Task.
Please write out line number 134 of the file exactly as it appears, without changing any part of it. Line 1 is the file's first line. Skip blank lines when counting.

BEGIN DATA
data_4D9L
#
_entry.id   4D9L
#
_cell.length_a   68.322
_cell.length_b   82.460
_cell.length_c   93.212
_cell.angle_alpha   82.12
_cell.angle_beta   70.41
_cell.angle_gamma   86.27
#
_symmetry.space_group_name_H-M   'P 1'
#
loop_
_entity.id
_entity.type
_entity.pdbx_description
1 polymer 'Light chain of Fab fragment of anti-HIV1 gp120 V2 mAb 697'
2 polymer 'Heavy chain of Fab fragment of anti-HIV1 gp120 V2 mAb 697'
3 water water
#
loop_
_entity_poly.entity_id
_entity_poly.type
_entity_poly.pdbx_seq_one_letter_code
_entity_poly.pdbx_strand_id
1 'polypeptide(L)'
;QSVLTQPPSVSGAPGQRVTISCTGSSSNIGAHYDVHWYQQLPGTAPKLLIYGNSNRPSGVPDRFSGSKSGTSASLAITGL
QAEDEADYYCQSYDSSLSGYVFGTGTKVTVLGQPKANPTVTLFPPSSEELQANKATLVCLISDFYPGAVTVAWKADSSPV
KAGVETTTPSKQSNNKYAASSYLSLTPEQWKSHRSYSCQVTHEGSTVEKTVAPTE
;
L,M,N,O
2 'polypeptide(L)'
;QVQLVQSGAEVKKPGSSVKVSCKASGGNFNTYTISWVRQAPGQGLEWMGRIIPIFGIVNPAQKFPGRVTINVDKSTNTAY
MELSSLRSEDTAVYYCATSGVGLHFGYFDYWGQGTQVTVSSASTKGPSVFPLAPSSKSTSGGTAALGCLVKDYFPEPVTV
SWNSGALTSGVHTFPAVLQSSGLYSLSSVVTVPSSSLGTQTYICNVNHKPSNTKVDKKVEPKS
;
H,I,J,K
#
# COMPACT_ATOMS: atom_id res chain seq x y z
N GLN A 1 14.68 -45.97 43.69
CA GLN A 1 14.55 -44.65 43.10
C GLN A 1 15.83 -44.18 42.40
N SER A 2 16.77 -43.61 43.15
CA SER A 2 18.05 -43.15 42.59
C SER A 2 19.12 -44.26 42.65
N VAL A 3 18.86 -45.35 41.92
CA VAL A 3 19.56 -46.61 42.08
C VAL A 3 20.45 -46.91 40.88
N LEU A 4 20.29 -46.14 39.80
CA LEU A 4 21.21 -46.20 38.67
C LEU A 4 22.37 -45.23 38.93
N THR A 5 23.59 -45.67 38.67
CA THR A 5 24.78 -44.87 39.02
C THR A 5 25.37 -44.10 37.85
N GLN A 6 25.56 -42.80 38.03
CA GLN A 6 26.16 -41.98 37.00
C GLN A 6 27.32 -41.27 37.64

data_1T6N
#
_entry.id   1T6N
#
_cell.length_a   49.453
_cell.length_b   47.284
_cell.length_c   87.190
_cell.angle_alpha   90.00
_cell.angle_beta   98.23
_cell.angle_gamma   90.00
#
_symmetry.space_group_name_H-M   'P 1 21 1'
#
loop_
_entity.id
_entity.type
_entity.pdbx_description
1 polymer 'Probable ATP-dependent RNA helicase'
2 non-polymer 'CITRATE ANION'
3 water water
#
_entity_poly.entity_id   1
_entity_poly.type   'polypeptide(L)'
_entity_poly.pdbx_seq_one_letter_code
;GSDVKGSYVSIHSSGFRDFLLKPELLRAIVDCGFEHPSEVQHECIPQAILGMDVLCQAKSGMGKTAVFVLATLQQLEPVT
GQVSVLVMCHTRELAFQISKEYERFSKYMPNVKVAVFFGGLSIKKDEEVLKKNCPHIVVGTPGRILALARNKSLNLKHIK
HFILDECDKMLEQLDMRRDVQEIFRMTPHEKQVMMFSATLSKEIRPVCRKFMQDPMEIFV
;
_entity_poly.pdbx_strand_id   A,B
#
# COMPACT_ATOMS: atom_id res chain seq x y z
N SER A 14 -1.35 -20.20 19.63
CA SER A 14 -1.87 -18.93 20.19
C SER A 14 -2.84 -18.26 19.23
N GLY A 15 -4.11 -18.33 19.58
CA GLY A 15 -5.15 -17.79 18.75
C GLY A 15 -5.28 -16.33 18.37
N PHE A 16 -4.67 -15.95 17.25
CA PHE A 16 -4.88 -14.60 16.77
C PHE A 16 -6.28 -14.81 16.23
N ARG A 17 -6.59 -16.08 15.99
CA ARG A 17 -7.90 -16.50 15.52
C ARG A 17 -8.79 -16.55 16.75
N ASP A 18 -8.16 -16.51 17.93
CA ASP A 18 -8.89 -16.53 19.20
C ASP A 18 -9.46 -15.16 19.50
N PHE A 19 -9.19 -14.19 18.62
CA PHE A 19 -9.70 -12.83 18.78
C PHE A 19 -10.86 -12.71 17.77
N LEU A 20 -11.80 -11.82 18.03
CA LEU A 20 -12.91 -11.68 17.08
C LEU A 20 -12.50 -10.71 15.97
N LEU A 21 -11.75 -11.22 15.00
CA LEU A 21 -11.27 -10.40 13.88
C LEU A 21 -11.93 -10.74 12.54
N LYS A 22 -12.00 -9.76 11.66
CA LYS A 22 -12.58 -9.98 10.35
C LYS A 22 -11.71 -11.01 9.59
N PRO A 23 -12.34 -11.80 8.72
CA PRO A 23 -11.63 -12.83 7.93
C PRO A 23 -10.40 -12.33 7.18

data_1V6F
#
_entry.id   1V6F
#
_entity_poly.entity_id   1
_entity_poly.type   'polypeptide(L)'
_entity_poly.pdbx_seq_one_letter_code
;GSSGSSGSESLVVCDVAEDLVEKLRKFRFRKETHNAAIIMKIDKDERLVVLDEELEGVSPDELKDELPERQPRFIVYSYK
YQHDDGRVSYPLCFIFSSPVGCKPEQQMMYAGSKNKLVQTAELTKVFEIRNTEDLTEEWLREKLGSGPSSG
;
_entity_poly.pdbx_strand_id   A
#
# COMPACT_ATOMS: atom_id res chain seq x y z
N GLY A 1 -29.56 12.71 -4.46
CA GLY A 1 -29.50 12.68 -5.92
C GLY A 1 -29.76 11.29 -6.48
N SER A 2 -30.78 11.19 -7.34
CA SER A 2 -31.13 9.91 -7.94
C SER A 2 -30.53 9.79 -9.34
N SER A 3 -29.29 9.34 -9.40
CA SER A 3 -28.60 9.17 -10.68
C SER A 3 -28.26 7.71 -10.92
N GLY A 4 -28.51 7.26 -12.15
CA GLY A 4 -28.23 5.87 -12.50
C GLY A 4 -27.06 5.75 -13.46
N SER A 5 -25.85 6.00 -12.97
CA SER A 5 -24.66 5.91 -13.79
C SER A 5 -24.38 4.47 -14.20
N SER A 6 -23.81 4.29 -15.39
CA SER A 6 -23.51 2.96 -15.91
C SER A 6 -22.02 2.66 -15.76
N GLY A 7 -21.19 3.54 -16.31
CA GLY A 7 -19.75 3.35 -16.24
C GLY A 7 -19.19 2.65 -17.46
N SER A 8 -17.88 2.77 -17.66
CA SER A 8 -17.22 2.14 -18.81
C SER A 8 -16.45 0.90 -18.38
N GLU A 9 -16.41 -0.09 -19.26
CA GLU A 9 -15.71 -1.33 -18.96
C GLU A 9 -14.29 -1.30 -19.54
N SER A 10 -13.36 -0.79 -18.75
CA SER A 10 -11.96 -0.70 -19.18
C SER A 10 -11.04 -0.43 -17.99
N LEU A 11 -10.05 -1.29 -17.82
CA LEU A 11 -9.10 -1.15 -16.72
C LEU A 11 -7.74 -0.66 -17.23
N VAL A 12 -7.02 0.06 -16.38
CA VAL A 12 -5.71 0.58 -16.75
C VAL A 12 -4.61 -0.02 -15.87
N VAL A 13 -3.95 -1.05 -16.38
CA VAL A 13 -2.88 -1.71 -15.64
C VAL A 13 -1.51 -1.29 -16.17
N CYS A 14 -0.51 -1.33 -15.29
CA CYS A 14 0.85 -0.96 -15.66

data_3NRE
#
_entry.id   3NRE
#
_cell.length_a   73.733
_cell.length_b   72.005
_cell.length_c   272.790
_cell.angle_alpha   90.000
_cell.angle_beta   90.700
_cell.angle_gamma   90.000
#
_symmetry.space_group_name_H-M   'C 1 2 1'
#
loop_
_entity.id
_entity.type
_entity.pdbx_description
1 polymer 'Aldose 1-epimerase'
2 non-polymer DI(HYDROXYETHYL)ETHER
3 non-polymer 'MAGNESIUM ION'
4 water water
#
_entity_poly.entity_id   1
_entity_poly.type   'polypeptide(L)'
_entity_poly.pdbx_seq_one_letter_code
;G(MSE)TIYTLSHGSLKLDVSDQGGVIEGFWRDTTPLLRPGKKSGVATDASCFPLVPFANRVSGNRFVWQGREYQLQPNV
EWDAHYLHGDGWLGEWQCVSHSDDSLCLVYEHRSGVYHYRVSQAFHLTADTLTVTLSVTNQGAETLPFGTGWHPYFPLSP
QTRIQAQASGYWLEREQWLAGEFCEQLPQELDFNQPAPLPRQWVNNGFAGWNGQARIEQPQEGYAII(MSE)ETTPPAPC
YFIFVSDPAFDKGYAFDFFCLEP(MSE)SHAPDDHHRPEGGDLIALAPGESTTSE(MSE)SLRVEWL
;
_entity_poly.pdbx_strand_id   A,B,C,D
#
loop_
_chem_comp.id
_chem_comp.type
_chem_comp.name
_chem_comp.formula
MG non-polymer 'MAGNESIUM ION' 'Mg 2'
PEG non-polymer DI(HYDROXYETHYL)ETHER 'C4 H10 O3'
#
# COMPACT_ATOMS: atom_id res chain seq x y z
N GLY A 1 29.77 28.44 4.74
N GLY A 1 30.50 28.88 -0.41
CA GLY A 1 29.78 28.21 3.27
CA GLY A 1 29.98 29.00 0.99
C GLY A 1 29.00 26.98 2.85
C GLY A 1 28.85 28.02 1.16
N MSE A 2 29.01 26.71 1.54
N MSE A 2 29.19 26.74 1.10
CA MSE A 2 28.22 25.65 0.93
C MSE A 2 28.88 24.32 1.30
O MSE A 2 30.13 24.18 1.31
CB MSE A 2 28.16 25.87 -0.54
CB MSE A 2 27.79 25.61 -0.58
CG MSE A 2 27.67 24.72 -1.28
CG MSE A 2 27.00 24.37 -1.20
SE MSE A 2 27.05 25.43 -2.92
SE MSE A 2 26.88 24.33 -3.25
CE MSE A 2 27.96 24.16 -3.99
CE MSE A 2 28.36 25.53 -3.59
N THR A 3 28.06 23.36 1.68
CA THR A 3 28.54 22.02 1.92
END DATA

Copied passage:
CA GLY A 1 -29.50 12.68 -5.92